Replicating for its own sake may not be the best fit for New Zealand circumstances. We prefer to understand and assess what home regulators have done, repeat where specifically necessary for New Zealand conditions and supplement with relevant New Zealand requirements. So endorsement from the IMF for “replication” is not as good as endorsement for “supplementing” when it comes to home-host arrangements. New Zealand received considerable endorsement for supplementing in the most recent IMF assessment. We deliberately drew a line through some of the replication, where international approaches were not a good fit for New Zealand.

Importantly, no matter how good the cooperation is between home and host regulators in normal times, a significant fissure is likely between home and host regulators when an important bank fails. Each country needs to be able to manage the impact on its own banking and financial system and minimise the risk of its whole system collapsing.

We don’t expect any foreign government to commit its current or future taxpayers to bailing out depositors or shareholders in New Zealand. This is why we insist on adequate capital and pre-positioned crisis-management capability, so that banks operating in New Zealand can continue to operate in the system, and let the public get on with their business.

Our Open Bank Resolution crisis-management approach is supported by other important prudential policies, such as requiring a bank to have “standalone” capability in New Zealand for basic banking services in the event of a crisis affecting either its New Zealand operations or parent company’s operations in its home country.

Sound and efficient regulation

The other important consideration for us is the need to regulate in a manner that is both sound (safe) and efficient (dynamic and competitive).

Our challenge is to balance and explain how we give weight to the efficiency side of the equation. And we need to be equitable across all banks, not just those banks from other jurisdictions. Our challenge is to ensure that each bank we regulate is treated fairly based on its specific activities and risk characteristics—to ensure New Zealanders continue to benefit from a global-class banking system. We are fortunate to have a sound and broadly efficient banking system.

Recently there have been some complaints from bankers about three issues: New Zealand-specific capital, the role of attestation requirements and the need to prove their ability to resolve a bank failure inside the legal and fiscal bounds of New Zealand. These are all part of doing business here in New Zealand and reflect New Zealand’s unusual banking-sector conditions. We make no apologies for using our regulatory powers to supplement the requirements imposed by home-country authorities. Banking is a profitable business, and our goal is for consumers to be well served, taxpayers’ money preserved, and our financial systems kept sound and efficient.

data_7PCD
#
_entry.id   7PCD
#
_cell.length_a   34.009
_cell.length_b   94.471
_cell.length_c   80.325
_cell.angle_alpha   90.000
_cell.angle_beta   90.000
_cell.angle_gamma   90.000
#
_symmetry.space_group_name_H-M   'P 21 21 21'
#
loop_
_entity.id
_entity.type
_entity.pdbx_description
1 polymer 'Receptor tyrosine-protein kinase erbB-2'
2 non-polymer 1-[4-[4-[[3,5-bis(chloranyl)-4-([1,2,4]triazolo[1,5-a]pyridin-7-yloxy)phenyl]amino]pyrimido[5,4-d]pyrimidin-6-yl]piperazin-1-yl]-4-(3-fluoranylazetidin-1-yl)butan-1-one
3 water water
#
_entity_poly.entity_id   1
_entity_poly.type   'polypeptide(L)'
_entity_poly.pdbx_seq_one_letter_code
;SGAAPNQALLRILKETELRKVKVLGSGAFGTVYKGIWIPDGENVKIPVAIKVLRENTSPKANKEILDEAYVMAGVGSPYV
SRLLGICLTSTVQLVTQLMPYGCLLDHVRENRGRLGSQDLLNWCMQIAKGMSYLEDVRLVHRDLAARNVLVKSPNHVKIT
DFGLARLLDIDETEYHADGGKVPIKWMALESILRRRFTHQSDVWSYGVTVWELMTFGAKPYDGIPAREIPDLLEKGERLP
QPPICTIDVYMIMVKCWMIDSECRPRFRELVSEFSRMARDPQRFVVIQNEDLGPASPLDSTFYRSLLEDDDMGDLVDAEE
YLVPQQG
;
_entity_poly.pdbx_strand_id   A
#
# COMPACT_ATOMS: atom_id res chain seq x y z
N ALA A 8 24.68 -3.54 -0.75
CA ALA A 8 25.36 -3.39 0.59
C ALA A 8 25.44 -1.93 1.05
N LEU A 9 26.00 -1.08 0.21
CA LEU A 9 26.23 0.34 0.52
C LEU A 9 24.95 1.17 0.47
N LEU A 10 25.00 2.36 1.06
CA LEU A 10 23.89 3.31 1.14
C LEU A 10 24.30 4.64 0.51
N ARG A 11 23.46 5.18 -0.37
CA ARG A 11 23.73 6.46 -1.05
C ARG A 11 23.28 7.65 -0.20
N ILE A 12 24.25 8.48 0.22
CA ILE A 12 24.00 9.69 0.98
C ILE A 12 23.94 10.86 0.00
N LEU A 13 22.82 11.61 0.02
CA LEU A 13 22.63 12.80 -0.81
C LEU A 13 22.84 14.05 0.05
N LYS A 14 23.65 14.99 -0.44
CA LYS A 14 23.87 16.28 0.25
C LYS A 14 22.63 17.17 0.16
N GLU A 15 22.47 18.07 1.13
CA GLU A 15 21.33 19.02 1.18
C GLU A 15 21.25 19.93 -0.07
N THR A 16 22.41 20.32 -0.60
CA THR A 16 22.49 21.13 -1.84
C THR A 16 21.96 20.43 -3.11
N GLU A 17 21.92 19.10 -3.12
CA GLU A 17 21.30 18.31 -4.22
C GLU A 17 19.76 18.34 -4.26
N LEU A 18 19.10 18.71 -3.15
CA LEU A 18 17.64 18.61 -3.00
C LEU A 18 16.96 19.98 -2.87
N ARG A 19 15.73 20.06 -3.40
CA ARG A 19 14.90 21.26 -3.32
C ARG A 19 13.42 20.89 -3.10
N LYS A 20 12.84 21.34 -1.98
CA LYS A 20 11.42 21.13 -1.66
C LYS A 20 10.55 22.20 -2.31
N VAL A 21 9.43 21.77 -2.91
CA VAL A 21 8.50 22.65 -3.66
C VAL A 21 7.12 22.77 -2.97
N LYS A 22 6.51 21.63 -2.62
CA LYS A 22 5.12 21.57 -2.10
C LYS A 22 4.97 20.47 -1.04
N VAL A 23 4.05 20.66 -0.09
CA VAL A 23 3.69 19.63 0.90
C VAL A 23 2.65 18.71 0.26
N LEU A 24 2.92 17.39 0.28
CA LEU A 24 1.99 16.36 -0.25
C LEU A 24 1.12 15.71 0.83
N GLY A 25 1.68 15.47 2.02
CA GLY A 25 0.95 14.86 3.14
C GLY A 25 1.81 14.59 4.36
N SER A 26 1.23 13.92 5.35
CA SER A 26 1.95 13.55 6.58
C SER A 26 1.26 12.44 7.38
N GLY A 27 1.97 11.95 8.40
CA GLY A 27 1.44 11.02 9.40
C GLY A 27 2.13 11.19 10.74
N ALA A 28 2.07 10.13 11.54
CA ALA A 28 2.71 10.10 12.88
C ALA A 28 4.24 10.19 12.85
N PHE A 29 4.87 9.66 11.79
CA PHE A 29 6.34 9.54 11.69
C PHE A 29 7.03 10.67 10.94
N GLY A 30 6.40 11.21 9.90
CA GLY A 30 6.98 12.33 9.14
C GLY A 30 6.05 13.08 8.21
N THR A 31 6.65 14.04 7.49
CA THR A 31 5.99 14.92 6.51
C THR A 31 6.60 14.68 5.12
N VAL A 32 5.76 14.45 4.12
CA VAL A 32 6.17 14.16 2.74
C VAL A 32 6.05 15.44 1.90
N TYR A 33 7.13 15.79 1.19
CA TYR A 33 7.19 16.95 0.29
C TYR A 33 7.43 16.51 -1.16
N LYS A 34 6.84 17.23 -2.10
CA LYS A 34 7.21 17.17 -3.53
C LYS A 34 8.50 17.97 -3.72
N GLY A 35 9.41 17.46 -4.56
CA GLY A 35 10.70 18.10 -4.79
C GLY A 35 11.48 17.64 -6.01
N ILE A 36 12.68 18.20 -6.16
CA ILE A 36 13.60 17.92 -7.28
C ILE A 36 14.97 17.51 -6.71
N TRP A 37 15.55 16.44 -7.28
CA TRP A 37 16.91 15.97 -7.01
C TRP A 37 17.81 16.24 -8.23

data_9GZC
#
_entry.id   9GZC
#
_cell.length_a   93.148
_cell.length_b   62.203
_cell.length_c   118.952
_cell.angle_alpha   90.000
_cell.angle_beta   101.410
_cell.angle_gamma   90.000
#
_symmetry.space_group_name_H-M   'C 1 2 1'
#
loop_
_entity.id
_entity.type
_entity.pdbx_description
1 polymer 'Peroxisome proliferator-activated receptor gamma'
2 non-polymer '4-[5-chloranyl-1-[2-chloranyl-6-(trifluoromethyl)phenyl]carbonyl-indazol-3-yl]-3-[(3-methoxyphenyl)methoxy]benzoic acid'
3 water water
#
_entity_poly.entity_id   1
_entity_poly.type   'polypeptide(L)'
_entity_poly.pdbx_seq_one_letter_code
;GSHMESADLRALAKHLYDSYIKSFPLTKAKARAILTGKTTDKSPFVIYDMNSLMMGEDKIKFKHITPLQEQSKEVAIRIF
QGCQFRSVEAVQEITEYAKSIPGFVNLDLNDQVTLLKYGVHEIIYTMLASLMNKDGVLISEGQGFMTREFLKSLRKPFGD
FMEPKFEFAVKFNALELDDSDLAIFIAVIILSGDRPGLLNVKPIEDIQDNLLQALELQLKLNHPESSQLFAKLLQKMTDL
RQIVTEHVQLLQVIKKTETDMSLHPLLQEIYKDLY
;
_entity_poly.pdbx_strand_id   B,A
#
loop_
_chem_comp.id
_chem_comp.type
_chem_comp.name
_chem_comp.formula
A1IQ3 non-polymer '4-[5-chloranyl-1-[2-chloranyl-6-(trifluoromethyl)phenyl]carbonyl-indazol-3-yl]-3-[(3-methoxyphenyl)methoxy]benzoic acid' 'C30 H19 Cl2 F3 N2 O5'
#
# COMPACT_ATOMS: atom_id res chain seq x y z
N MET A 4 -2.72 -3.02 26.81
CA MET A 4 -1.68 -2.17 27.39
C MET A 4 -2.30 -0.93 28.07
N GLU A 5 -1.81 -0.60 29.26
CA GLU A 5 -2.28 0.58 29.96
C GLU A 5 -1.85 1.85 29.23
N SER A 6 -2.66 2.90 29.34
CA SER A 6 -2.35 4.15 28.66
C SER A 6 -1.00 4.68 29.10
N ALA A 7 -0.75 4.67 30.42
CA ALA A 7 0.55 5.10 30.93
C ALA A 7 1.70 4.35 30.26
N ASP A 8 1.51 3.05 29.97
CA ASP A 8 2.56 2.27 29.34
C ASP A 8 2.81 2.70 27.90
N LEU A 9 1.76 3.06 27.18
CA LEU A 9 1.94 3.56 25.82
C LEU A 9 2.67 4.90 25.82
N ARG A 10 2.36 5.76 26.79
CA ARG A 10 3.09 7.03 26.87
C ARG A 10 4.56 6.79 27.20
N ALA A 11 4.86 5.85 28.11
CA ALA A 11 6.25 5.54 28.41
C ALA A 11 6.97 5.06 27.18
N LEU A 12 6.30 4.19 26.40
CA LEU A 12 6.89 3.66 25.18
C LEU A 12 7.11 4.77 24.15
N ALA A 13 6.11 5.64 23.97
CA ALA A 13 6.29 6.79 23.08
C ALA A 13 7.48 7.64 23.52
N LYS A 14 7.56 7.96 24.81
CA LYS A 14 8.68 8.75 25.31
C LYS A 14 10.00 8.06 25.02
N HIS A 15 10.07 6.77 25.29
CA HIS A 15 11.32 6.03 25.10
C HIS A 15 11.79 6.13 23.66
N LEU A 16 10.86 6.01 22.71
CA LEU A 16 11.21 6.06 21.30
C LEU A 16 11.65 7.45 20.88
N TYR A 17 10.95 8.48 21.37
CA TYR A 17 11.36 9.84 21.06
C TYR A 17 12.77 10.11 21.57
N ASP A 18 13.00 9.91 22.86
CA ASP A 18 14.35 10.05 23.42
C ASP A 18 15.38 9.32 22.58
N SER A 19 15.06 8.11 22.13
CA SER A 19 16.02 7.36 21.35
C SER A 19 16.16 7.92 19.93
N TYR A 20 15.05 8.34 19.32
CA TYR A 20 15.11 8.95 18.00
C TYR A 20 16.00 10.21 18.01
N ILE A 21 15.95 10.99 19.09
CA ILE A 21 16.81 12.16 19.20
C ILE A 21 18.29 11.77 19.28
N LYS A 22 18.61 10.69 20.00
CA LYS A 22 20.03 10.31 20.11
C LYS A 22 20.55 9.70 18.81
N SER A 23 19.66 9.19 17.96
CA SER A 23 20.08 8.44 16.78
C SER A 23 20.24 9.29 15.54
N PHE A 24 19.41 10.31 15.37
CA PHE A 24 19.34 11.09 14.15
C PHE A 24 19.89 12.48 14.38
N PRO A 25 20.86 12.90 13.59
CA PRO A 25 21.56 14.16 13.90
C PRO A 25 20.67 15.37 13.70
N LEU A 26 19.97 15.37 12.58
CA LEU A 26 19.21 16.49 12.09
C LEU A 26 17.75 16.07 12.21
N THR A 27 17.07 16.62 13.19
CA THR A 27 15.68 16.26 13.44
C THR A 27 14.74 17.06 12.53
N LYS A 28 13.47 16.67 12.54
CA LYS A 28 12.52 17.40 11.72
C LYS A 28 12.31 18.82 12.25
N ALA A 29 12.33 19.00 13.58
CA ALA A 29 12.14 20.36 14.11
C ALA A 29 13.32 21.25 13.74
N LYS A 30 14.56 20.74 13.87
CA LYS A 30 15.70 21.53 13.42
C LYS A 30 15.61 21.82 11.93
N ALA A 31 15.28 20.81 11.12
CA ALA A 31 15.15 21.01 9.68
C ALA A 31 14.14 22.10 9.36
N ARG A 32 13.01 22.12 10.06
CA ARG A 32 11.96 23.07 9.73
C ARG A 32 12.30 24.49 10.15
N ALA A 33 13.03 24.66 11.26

Banks need to acknowledge that they are operating in New Zealand—and the responsibilities this implies—and recognise the home-host regulator relationship, giving each appropriate respect. They also need to be confident that they are willing to compete in both a sound and efficient manner for the long-term. This means investing in the people, systems and capabilities needed for a sustainable New Zealand bank business.

Addressing the challenges outlined in this article moves the Reserve Bank of New Zealand towards our goal of being the best central bank in the world. We won’t always agree with the entities that we regulate, but we will be clear and consistent on our position, engage in an open and responsive manner, and balance soundness and efficiency considerations. After all, we must enable a sound system that people can trust.

Ultimately, the effectiveness of all of our efforts rests very much on the conduct and culture of the banks that operate in New Zealand.